The state of the Italian kingdom: creation, education and photo

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The state of the Italian kingdom: creation, education and photo
The state of the Italian kingdom: creation, education and photo
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Since the collapse of the Roman Empire, a single state entity on the territory of the Apennine Peninsula has not existed. The Italian kingdom became one of the most recently united European states. While feudal France was united around a single center as early as the Middle Ages, Italy existed in a fragmented state until the nineteenth century.

map of italy in 1924

Establishment of the Kingdom of Italy

Before the proclamation of the kingdom in 1861, there was no single state on the territory of modern Italy. The northeastern part was under the rule of the Austrian Habsburg Empire, and on all other lands there were various Italian states, the strongest of which was the Kingdom of Sardinia.

It was under the banner of the Kingdom of Sardinia that the wars for the liberation of Italy from foreign invaders and against their own feudal lords started at the beginning of the nineteenth century.

At the beginning of the war against the mighty Austrian Empire wasnot very successful, but they significantly raised the patriotic spirit among the inhabitants of the future Italian kingdom. The first armed conflict that brought significant political changes to the Apennine Peninsula was the Italo-French-Austrian war, during which the hero of this war, Garibaldi, landed in Sicily and captured it. The victory over the Kingdom of the Two Sicilies made it possible to annex not only it, but also Lombardy, Tuscany, Parma, Romagna and Modena.

Monument to Victor Emmanuel II in Rome

Risorgimento. Home

In Italian, the word risorgimento means rebirth and renewal. And this term was not chosen by chance to refer to the events that took place in Italy in the nineteenth century.

The prerequisites for the start of the country's renewal movement were so diverse that it is not possible to single out the most important of them. The most important are usually enlightened, liberal, nationalist, anti-church and anti-Austrian.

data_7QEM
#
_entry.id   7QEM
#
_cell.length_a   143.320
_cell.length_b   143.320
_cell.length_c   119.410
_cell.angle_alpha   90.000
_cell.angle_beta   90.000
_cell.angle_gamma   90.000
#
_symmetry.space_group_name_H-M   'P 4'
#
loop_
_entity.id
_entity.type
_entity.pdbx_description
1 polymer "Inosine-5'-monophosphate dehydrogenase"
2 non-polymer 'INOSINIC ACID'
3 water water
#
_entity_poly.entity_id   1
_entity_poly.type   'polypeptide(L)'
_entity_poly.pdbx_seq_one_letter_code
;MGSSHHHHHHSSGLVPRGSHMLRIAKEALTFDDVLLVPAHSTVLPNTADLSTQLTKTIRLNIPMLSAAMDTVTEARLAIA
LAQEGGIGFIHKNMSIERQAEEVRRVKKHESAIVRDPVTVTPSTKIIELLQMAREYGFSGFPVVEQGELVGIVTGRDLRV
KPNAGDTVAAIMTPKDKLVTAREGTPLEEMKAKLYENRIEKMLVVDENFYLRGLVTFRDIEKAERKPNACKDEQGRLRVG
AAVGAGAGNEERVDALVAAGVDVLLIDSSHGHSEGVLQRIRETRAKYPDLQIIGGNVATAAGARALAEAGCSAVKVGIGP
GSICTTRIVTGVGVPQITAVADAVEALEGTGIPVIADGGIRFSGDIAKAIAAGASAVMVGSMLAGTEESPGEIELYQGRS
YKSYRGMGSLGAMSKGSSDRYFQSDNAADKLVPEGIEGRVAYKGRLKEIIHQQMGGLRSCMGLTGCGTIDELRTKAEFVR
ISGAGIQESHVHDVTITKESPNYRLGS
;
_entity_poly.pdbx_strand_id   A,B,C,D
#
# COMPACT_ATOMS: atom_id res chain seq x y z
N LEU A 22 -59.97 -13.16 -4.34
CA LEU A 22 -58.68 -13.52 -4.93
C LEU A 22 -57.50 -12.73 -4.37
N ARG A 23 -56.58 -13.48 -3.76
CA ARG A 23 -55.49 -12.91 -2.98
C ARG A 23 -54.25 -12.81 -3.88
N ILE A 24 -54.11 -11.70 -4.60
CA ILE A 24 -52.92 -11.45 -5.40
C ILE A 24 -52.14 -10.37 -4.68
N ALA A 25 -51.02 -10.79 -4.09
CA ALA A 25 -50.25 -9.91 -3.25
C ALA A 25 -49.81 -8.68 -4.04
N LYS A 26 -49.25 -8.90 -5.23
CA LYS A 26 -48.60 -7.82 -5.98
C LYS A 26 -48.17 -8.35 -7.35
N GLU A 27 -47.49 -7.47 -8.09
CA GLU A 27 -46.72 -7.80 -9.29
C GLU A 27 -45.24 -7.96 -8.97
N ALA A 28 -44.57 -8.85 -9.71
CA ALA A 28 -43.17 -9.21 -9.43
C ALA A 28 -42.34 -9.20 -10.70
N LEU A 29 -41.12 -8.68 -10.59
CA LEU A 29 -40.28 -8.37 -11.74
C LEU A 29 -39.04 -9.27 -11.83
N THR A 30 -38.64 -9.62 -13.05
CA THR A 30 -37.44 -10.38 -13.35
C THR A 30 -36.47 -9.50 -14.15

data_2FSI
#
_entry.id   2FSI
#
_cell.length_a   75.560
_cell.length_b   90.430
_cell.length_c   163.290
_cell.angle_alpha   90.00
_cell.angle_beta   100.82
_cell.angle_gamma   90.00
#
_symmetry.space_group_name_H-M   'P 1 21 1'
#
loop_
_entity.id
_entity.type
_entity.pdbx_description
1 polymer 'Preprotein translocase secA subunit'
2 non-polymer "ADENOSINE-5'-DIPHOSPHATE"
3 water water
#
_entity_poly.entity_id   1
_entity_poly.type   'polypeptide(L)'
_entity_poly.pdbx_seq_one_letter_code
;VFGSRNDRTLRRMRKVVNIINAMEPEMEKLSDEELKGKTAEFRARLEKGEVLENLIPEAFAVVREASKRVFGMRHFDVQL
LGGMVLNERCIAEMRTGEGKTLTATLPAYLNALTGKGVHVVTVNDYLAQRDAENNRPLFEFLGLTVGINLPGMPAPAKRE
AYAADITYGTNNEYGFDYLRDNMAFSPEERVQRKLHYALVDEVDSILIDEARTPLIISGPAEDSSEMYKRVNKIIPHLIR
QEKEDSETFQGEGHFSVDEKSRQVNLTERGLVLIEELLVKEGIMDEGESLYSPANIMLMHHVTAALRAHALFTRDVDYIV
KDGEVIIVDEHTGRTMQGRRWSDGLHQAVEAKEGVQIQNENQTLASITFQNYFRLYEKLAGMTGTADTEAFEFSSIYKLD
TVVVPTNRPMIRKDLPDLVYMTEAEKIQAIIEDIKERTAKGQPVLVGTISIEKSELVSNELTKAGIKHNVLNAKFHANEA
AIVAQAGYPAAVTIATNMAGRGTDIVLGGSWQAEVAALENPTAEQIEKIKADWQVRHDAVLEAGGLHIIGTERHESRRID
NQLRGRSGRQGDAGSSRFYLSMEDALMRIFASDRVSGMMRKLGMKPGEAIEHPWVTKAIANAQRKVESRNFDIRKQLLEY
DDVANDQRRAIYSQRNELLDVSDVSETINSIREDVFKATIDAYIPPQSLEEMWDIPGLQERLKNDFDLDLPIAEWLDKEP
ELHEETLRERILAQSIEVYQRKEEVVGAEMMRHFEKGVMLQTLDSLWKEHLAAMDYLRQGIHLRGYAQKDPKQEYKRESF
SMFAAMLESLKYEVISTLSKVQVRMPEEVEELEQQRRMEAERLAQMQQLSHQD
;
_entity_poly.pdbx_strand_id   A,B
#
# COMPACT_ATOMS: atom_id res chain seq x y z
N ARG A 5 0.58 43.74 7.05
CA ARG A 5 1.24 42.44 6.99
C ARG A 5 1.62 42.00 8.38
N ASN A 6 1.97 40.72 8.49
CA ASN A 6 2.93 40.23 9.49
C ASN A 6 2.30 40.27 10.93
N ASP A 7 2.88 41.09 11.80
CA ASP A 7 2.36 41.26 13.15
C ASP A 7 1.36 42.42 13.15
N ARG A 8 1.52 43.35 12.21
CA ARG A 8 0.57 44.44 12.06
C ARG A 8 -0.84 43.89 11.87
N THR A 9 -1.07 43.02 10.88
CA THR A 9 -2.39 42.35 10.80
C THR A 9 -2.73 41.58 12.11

To deny the expansionist policy of the House of Savoy, which ruled in Sardinia, is also not worth it. The rulers of the future Italian kingdom took to the fight against their competitors quite actively and managed to win over the inhabitants of all Italy.

view of the piedmont

Apeninsky peninsula on the eve of unification

In the middle of the 19th century, Italy was an economically backward state with a predominantly medieval system of government. It was only in the 1840s that industrial development began in the most developed northern part of the country.revolution, while the rest was fragmented into numerous small states, separated from each other by borders, customs duties and additional duties.

Not the last role in the country's lagging behind other European states was played by the frankly feudal system of government, as well as the existence of the Papal State, which was ruled by church officials. The very existence of a theocracy in nineteenth century Europe did not arouse positive emotions among the Italians, since church officials behaved towards the locals not much better than the Austrians towards the inhabitants of the Italian territories they occupied.

It is also worth remembering that until 1590 Italy belonged to the Spanish Empire, after - to France, and as a result of the War of the Spanish Succession, which ended in 1714, it was under the rule of the Austrian Habsburgs. The Kingdom of the Two Sicilies, ruled by the Bourbons, was extremely dependent on the Austrian ruling house, since it was precisely his military support that kept it.

Victor Emmanuel II

Social and economic crisis

By the middle of the nineteenth century, the Italian bourgeois entered the period of primitive accumulation of capital, the active decomposition of the feudal economy began, and the political system more and more obviously came into conflict with the new economic conditions. Workers are coming in, more peasants are moving to the city and becoming active participants in urban social life, while moving away from the church.

BIn 1846, with the active participation of Pope Pius IX, a moderate reformation began in the Papal State, a special commission was created to study the political and social problems of the state. It was Pius IX who created the prerequisites for the future unification of Italy, proposing a single customs union for the entire peninsula and putting forward a proposal to build railways in the Papal States.